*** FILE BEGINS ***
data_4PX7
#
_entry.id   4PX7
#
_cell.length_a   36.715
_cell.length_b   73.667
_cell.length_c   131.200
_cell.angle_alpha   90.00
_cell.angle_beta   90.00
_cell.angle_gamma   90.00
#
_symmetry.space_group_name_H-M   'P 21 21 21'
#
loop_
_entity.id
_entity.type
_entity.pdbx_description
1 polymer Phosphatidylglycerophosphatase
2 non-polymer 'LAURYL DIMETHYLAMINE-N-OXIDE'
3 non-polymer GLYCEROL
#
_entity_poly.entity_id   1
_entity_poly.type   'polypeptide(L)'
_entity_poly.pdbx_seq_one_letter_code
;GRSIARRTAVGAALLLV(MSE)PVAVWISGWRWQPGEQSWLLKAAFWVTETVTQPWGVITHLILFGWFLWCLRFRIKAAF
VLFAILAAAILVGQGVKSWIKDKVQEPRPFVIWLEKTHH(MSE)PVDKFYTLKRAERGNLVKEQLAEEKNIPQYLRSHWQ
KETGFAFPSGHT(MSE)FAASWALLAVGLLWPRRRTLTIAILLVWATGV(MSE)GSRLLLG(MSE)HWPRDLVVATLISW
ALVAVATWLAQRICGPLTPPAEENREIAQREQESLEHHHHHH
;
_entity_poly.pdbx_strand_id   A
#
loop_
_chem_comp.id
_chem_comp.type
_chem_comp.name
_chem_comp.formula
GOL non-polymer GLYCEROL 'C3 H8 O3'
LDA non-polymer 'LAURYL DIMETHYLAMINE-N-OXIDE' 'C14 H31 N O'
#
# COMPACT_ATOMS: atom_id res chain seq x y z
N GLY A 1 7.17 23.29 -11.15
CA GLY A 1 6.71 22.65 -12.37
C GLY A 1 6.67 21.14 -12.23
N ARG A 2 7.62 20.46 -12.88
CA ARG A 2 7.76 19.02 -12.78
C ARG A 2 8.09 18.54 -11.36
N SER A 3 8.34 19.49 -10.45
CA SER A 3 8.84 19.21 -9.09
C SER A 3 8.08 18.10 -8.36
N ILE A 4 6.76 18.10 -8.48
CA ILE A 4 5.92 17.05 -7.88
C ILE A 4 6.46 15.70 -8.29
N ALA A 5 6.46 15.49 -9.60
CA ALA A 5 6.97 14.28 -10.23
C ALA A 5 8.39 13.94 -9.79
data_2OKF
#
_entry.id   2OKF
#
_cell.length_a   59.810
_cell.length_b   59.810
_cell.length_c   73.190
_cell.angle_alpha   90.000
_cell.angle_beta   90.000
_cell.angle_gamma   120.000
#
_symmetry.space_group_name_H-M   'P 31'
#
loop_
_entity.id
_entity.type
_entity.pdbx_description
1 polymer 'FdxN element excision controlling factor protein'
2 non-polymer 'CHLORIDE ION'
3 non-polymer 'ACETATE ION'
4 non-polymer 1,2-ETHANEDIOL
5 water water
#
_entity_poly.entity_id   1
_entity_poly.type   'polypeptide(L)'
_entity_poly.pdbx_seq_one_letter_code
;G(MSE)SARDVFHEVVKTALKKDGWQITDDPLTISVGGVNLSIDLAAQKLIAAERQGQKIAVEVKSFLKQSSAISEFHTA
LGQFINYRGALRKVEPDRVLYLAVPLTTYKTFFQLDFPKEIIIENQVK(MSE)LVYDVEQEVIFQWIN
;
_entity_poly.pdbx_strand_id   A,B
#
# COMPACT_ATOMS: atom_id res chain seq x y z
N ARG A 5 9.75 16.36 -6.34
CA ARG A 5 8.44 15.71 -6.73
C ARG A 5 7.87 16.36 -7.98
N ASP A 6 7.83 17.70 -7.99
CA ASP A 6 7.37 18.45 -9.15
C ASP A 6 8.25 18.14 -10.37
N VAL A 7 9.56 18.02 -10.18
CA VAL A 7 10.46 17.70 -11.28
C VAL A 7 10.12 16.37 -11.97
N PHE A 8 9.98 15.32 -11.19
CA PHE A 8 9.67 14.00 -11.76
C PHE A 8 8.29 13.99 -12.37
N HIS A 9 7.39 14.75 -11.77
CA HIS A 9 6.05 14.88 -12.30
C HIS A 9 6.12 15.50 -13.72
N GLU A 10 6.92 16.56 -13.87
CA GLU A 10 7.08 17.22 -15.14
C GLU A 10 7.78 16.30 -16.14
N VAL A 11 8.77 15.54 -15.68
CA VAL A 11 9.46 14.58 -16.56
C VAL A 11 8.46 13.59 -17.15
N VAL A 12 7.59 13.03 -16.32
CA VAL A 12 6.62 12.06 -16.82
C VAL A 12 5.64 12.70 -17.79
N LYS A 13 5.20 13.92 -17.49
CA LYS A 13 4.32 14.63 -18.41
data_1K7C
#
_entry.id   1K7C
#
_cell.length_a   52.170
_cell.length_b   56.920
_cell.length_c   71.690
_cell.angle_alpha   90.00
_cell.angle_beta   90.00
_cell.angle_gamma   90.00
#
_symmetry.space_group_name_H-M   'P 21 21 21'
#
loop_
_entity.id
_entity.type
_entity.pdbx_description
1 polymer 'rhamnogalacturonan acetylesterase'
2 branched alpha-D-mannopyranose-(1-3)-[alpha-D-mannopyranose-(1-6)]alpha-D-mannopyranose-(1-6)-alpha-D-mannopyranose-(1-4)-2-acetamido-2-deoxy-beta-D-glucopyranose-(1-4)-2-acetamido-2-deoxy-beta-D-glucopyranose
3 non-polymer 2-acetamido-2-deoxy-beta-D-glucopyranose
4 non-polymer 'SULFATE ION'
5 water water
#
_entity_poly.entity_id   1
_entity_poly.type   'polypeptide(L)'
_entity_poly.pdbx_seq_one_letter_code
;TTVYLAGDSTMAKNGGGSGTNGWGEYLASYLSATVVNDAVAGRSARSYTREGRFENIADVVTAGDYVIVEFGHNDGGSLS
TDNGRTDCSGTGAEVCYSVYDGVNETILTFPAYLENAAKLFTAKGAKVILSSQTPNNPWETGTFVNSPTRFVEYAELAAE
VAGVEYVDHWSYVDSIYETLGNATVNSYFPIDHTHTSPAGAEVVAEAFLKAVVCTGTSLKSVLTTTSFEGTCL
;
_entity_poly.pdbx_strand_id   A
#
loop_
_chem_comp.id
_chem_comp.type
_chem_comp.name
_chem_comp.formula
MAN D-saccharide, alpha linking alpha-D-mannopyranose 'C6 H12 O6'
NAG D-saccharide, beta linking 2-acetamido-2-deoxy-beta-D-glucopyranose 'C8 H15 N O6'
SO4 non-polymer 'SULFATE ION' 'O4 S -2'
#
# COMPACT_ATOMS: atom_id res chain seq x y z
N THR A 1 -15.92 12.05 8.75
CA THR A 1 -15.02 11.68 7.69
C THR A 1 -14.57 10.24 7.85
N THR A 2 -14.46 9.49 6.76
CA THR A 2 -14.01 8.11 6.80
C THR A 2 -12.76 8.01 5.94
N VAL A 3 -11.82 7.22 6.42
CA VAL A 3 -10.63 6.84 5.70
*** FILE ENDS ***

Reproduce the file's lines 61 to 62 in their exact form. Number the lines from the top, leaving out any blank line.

_cell.length_b   59.810
_cell.length_c   73.190